He walked past everyone, their curious stares lost on him.

"Mr. Tompkins!"

"Huh? Oh, Kid! How are you today?"

Kid was busily handing out change to an anxious mother, "Today? Mr. Tompkins... it's Christmas Eve. Where have you been?"

"Been? I've been home, thinking." He walked past the crowd of people in the store and into the storeroom.

"Mr. Tompkins?" Kid felt like he was drowning.

Tompkins reappeared nearly an hour later, a flush on his skin. The crowd had disappeared just a few minutes before and Kid made his way out from behind the counter. "Mr. Tompkins, are you feelin' alright?"

"Kid?" He still seemed a bit dazed and Kid began to worry if Mr. Tompkins was comin' down with a cold. "What are you doin' here today?"

"Today?" Now Kid was VERY worried, "You told me I had to work today."

"No! Really? Now why would I do that, it's Christmas Eve?"

"But you said-"

"Forget what I said, you've been here all morning! Isn't it time you got back to the Station? I thought Rachel was makin' this big dinner for the riders."

Kid nodded silently, Mr. Tompkins' mood was strange, but he wasn't goin' to question him. Kid took off the apron he was wearin' and put it up on a hook in the storeroom. He hated what he had to do next. It was hard to ask Tompkins' for anything, especially money.

Tompkins was bent over the cash box, counting through the bills. Kid cleared his throat, "Uh, Mr. Tompkins?"

"You did well Kid, you did real well today."

"Well that's what I wanted to talk to you about, my -"

Tompkins placed a bunch of bills in Kid's hand, "Here you are. You earned it."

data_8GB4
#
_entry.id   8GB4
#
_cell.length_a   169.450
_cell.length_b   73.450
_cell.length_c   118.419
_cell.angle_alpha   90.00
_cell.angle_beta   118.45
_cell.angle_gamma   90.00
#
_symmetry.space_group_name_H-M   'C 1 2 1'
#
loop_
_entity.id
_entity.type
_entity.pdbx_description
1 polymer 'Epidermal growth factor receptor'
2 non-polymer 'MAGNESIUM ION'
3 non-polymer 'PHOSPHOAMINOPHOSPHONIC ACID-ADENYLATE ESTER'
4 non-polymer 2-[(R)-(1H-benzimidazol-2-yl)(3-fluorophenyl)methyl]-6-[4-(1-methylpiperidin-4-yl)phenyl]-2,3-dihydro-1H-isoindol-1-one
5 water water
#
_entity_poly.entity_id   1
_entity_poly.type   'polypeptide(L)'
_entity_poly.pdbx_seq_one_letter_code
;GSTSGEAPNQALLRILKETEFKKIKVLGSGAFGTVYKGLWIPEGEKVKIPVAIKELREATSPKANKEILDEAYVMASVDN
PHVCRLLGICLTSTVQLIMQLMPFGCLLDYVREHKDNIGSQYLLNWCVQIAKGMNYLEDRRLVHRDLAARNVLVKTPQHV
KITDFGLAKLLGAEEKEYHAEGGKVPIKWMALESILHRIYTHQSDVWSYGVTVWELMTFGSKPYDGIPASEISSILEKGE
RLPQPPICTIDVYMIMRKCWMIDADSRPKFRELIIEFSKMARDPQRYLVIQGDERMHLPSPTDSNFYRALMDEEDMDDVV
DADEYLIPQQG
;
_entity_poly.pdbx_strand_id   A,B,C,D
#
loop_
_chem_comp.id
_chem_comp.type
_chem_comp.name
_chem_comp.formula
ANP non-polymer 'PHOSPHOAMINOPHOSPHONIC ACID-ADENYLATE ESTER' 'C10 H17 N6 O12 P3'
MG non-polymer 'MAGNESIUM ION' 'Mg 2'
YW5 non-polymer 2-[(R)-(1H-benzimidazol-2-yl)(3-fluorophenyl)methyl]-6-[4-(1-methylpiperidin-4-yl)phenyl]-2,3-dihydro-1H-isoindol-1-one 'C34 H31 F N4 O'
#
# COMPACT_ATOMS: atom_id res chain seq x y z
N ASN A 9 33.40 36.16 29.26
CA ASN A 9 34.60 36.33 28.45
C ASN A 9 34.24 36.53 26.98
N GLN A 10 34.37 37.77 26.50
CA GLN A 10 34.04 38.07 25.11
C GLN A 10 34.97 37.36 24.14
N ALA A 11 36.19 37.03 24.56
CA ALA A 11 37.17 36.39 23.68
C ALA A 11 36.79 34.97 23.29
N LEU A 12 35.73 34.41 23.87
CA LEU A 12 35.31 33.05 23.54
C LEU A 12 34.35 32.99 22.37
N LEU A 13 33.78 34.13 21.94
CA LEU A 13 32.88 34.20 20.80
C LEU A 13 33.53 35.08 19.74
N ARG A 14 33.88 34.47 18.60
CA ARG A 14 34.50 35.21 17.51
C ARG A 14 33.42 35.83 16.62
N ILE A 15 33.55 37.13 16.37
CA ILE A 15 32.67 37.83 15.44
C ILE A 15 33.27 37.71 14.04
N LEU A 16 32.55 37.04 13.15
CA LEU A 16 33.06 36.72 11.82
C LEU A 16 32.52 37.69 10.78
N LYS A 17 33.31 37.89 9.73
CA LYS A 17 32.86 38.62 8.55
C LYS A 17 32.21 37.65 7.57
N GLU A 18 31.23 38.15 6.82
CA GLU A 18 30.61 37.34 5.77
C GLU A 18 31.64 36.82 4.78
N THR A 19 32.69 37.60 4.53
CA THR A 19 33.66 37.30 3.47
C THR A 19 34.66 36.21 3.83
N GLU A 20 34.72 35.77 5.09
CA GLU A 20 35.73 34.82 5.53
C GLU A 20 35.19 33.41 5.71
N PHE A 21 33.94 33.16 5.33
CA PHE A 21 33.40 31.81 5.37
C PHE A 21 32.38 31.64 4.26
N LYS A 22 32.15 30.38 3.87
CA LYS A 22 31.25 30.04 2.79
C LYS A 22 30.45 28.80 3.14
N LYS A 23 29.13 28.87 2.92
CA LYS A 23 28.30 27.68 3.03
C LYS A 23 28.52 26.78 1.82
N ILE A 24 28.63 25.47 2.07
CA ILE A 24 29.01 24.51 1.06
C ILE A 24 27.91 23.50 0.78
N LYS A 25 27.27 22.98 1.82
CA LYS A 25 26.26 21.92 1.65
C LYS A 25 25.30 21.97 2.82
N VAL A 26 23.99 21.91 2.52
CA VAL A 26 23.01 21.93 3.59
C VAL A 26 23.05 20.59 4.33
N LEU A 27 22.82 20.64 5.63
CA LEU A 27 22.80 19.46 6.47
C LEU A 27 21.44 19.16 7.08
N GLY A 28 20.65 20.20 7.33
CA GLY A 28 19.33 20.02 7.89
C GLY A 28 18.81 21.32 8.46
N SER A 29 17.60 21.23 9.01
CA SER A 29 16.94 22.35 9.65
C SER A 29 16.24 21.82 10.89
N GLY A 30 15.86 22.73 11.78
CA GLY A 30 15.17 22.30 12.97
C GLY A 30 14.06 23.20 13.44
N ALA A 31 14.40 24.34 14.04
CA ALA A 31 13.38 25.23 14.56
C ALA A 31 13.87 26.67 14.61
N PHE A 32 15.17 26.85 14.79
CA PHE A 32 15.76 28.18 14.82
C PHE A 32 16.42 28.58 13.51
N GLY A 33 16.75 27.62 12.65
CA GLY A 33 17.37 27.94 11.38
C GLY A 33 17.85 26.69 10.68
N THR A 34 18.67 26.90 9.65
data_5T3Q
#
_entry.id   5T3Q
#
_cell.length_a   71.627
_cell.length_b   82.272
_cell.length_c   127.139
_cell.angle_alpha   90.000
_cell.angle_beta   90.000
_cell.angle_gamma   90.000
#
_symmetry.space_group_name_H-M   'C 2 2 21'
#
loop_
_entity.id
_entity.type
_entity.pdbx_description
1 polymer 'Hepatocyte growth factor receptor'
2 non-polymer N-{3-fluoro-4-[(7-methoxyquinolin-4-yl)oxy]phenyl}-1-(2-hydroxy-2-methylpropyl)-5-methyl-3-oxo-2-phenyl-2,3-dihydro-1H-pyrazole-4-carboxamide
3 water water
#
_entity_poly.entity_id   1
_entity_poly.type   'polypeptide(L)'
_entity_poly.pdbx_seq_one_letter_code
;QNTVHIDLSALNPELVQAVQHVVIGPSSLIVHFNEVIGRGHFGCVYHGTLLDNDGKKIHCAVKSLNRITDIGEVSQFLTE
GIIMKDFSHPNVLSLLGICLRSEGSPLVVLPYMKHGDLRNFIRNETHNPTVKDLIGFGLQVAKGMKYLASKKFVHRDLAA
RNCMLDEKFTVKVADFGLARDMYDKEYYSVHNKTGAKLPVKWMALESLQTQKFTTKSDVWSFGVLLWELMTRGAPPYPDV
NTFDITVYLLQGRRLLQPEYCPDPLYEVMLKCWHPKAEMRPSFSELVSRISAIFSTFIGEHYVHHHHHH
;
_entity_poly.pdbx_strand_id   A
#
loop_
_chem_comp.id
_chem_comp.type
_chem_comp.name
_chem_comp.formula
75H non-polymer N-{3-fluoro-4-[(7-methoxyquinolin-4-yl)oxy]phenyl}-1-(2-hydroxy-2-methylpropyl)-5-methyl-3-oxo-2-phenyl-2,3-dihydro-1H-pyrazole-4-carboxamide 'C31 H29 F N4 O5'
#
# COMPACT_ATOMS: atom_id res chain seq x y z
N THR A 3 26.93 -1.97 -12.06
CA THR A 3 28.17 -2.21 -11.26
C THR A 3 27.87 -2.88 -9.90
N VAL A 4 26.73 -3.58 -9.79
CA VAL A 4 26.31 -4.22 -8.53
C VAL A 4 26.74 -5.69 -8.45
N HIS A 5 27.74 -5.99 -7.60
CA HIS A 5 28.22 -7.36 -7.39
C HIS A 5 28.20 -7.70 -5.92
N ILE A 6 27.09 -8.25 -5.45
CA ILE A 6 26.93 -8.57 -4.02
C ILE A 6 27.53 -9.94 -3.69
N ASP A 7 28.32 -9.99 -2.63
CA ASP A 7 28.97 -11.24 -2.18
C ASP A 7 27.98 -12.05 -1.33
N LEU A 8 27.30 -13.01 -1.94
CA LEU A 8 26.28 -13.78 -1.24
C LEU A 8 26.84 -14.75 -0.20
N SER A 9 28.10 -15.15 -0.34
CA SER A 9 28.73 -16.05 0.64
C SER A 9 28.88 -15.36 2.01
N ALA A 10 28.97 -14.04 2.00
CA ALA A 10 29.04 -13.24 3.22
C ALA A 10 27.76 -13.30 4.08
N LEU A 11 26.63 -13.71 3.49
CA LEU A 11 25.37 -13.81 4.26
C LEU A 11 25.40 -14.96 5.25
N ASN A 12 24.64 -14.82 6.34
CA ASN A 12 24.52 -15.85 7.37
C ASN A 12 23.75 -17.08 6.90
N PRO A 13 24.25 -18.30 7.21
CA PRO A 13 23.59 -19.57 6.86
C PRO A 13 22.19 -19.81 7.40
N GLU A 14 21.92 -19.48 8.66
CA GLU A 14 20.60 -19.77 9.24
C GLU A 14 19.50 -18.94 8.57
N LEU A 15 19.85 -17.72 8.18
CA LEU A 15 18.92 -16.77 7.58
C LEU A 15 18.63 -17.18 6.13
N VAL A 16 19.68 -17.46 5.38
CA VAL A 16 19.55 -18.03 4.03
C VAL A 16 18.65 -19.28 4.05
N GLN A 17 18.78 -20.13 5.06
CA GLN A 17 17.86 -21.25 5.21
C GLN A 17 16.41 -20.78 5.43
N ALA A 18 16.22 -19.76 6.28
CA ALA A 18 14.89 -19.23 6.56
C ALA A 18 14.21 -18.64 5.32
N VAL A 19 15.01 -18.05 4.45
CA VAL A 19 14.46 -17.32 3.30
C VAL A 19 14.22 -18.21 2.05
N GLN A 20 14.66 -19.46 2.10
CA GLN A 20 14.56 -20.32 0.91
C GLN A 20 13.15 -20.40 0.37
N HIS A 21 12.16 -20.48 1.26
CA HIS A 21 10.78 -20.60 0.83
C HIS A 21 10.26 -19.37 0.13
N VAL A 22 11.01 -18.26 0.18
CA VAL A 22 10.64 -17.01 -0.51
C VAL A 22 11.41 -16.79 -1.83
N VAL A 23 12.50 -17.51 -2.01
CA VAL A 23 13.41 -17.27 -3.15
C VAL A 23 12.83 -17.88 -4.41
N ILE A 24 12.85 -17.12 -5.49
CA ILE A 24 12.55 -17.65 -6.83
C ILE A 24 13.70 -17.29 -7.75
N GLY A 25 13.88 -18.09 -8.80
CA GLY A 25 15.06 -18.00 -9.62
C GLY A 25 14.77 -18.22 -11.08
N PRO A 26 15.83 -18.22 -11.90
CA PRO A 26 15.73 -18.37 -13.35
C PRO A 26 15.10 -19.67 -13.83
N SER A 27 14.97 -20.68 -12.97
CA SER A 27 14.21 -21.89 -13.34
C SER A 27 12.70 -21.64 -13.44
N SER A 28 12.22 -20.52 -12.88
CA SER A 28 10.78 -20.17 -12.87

Kid stared at the bills, "Sir?"

"Your pay and a little extra, for having to work by yourself this morning." Kid stood there starin' at him and Tompkins wondered at how easy it was to change, "You can count it if you like, but it's all there."

Kid shook his head, the sandy brown waves bobbed up and down in confusion, "No need to count it... I was just wondering-"

"You better head on out, before I change my mind."

He stopped at the door, "I almost forgot-"

"The present you bought for L- your lady friend?"

Kid looked at him strangely, "Y-y-yes?"

Tompkins disappeared into the storeroom and emerged with a brightly wrapped gift. He pushed it into Kid's slack hands, "Here it is; I wrapped it myself." He turned away from the young man and went about closin' up the store.

Kid turned the package over and over in his hands.

"Are you still here?" Tompkins called over his shoulder. "If you'd rather stay and work-" The door closed rather noisily and Tompkins laughed to himself, "I'm really starting to enjoy myself."

Lou reached across the table again and held Kid's hand. It was so nice to have him there, early for dinner. She'd waited by the window all day, watchin' for him to come home. Rachel had tried to keep her busy, but there was nothin' that could keep her mind off Kid. Lou had a feelin' that he was workin' the extra hours at Tompkins' store to get her a present for Christmas and she was startin' to feel mighty guilty for all the extra work he'd been doin'.

She barely heard what Kid was tellin' them about the store, her heart was focused on him. The others crowded around the table, either shakin' their heads or mumblin' about their confusion.

Rachel smiled quietly as she stirred the gravy, "Boys? Isn't it time you get yourselves washed up for dinner?" One whiff of the turkey and gravy sent the boys running. Louise and Kid followed behind, walkin' closely, together just bein' happy to be near each other on this special day.